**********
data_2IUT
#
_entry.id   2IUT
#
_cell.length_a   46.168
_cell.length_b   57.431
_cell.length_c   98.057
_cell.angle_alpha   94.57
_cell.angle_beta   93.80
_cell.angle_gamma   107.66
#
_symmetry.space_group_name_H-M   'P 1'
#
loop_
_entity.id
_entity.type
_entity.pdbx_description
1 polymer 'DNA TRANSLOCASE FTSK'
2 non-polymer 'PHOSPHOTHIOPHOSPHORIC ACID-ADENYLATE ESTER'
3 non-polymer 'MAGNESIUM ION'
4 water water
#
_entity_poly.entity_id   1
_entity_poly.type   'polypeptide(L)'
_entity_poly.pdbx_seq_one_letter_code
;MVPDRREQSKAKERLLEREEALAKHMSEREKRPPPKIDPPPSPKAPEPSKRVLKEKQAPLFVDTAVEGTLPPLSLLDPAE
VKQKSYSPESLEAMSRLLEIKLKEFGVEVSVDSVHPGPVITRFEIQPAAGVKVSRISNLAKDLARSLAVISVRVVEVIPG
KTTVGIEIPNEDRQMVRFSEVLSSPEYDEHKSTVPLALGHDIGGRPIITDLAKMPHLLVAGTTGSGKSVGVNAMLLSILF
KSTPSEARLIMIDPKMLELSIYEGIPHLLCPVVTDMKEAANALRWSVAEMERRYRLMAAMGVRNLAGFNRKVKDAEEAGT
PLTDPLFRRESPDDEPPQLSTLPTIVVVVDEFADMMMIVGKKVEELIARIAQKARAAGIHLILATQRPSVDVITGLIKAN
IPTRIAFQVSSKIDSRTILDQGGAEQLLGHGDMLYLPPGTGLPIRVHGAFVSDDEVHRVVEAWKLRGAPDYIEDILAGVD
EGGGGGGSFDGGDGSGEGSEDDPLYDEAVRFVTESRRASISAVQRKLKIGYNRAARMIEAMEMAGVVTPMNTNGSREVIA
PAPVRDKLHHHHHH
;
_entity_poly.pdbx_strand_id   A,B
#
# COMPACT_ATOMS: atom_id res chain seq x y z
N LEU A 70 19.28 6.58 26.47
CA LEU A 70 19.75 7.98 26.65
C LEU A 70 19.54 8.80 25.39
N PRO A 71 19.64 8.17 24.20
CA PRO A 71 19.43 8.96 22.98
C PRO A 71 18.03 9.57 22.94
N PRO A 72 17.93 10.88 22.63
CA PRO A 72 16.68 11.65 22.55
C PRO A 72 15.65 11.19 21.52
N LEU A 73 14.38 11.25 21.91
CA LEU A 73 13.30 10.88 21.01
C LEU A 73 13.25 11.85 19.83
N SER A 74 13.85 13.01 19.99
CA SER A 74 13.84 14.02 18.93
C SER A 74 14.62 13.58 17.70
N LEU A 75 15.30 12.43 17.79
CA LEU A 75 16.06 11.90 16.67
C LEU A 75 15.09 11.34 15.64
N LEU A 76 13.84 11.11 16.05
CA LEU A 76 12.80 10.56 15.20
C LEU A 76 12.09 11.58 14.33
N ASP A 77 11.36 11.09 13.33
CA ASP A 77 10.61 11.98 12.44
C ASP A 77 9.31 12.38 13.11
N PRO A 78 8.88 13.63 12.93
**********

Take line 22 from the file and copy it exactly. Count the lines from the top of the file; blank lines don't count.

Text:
#